Managing Customer Delivery Schedules

This document explains how a delivery schedule (DS) is created, processed, monitored and finally archived.

You use delivery schedules when you manage repetitive customer demands. The customer sends a DS with information about demands over a given time period, including short-term and long-term demands. Delivery schedules are exchanged continuously and recently received schedules replace or update demands in previously received schedules.

Outcome

The DS is created and processed so that customer order lines are updated according to the current customer demands. If the DS is linked to JIT Call-Off Management, JIT demands will be created, processed and ready for the packing process.

Based on events, errors and deviations that occurred within DS processing, application messages are created and sent to the responsible user.

Finally, the delivery schedules are archived when they no longer are needed in the production environment.

The DS is used as the demand source for a company’s planning and execution processes. How it is used depends on the level of commitment (call-off or forecast) and time period (daily, weekly or monthly) of each demand. Eventually, the DS will be used for material planning and the outbound dispatch process.

Based on application messages that inform about events, errors and deviations during the DS process, the responsible user takes the manual actions that are necessary for completing DS processing.

The archived schedules are used for historical analysis. If they are needed again they can be retrieved back into the production environment.

See documents in the See Also section for a description of how the system is affected by each activity.

Before you start

Follow these steps

  1. Create a Delivery Schedule

    You create a delivery schedule either manually or automatically. Delivery schedules are created manually when they are not entered automatically through the M3 EDI solution.

    A complete DS consists of a header, one or several item lines and one or several demands per item line. In addition, for an EDI delivery schedule, the EDI addresses, received delivery notes and received cumulatives are created.

    Finally an application message is sent to inform the responsible user that a new DS has been received.

  2. Process a Delivery Schedule

    You process a DS by performing the required activities; that is, validation, activation and net schedule creation. At your request, the DS is checked for deviations before the net schedule is created. Note that all activities involved in DS processing can be performed automatically. If this is requested, you supervise the DS processing in the way that is described in step 3 Monitor a Delivery Schedule.

    When the DS has been validated, mandatory DS information is retrieved, converted and checked. Based on the DS information created, demand commitment and demand bucket can be calculated. You can chose to split demands so that one demand is divided into several demands spread over time. For example, you can split monthly demands into weekly demands.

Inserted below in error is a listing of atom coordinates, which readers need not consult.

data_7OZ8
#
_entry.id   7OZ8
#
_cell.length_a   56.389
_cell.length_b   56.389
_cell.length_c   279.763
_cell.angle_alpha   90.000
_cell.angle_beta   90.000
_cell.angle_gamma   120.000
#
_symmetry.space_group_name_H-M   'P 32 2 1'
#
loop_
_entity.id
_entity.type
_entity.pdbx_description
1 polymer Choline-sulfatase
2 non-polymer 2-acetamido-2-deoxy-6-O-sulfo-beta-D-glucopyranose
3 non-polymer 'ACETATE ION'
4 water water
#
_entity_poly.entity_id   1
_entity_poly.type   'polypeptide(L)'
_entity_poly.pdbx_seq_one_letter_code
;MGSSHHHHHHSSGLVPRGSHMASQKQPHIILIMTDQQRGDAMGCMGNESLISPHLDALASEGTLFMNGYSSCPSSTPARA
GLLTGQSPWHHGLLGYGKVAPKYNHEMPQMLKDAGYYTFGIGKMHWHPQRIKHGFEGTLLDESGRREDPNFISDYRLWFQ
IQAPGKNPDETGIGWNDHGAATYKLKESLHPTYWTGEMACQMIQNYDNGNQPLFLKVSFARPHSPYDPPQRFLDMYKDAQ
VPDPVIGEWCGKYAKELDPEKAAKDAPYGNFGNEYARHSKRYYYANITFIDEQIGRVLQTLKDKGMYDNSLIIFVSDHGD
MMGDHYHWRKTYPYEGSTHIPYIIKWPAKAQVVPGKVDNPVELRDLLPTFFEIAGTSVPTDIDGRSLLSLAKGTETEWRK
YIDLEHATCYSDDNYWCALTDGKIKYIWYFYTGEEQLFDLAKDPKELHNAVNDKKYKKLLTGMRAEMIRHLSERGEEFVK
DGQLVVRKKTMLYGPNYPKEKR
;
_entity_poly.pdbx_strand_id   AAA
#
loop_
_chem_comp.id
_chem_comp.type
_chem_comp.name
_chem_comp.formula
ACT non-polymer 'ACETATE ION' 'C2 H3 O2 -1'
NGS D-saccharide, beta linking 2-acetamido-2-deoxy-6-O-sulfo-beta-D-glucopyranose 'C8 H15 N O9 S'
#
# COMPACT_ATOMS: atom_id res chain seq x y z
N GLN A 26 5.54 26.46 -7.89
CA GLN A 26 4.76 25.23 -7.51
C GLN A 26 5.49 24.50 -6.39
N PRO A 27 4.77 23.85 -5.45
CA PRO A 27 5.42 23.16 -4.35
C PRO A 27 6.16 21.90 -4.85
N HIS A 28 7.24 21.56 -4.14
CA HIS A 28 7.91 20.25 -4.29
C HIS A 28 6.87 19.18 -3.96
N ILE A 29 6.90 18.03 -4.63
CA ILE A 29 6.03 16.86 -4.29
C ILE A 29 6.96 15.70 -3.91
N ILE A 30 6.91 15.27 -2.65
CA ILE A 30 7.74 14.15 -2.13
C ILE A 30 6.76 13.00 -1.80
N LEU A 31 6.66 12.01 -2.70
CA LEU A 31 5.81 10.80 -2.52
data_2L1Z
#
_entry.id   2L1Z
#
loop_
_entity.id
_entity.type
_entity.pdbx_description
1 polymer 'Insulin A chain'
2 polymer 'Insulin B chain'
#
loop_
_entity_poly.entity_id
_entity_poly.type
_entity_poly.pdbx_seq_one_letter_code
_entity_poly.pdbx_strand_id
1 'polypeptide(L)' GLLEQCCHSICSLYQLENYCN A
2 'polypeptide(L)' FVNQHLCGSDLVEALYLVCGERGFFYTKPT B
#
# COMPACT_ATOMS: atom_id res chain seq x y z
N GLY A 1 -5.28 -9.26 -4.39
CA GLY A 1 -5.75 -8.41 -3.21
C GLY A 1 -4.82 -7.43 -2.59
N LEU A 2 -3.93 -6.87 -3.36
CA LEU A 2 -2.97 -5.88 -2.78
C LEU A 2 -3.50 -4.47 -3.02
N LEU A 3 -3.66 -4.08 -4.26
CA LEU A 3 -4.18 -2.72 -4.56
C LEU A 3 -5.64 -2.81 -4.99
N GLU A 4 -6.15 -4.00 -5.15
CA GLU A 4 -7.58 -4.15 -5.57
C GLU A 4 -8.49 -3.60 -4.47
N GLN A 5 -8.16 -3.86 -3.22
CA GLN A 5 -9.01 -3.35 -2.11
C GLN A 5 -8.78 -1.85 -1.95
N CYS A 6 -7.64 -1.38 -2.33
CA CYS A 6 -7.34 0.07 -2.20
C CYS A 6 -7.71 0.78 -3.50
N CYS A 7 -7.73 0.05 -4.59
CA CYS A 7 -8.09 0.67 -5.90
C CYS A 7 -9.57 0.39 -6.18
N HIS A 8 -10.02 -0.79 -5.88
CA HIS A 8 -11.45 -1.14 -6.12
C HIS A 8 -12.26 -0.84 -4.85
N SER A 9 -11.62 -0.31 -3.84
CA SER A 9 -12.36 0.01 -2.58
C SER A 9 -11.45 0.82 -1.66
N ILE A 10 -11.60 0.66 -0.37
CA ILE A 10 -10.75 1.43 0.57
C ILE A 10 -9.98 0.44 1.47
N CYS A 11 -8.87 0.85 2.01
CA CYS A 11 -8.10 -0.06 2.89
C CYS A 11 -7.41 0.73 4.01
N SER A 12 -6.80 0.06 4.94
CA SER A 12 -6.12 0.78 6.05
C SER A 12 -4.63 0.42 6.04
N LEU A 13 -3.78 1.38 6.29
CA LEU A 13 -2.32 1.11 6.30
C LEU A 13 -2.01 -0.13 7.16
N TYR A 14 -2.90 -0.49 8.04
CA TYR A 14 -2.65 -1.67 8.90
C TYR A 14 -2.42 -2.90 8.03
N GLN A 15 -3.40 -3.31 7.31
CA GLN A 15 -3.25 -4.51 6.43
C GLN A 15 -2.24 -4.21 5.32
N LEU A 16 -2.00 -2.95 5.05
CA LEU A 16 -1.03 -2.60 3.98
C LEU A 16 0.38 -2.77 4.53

The purpose of activation is to reflect the customer’s current view of demands in the continued processing. When you activate a DS, the status of the new DS is changed from new to active while the previous DS is changed from active to historical. If there is a DS hierarchy including forecast and call-off levels, the status of the forecast DS will be updated to historical, within the call-off date range, when the call-off DS is activated.

    During DS deviation check, the new DS is compared to the previous DS according to a defined deviation model. The deviation model specifies a number of DS fields that are compared between the two related delivery schedules. A common deviation check is to compare quantity deviation for a specified time period such as the next week or the next month. If any deviation occurs, the responsible user is informed through application messages and a detailed deviation report.

    When the net schedule is created, the demands that have been activated since activation are transformed into customer order lines. When you process active demands, you can round off the demands to fit packaging sizes. Moreover, the net schedule is reconciled so that demands are adjusted to any recent deliveries that were unknown by the customer when the DS was sent to the supplier. When the net schedule creation activity is finished, the current customer demands are available for material planning and outbound dispatch processing.

  3. Monitor a Delivery Schedule

    Depending on the configuration and outcome of the DS processing, different application messages are created. These messages contain information about events that have occurred and possible errors or deviations. The user analyzes each message and takes necessary actions. Possible actions could be adding missing basic data or supplying additional DS information so that DS processing can continue and be finalized.

  4. Archive a Delivery Schedule

    A DS becomes obsolete according to user-defined time limits. When such a time limit is reached, the DS is moved from the production environment to an archive. Schedules are archived in order to be accessible for historical analysis and possible retrieval back into production.

Related topics